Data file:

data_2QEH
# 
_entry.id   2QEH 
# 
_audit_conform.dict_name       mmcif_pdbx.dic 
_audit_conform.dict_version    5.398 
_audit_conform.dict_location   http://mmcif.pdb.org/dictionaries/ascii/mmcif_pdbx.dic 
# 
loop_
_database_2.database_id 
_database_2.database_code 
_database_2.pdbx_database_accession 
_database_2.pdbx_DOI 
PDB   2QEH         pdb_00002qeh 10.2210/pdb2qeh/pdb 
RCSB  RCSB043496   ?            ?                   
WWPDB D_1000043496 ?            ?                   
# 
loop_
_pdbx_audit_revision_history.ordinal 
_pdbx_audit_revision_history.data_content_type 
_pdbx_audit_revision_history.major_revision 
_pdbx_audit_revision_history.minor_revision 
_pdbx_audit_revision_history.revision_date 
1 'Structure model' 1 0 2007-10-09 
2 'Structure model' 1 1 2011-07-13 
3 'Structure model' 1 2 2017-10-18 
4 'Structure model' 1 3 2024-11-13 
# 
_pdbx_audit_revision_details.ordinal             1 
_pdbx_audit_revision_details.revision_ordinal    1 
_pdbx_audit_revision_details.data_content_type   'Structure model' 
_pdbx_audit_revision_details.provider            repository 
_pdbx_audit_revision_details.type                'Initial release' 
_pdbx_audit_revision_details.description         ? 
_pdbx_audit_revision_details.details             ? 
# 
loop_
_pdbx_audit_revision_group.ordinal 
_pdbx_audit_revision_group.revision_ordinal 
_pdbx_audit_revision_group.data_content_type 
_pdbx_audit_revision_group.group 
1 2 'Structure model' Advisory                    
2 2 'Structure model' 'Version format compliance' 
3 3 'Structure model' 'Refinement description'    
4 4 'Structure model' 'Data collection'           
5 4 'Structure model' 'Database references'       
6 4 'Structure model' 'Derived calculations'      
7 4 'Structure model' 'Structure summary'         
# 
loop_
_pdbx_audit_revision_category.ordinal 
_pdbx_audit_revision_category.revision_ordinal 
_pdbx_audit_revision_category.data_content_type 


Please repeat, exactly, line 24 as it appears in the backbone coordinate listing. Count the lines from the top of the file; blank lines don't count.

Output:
1 'Structure model' 1 0 2007-10-09 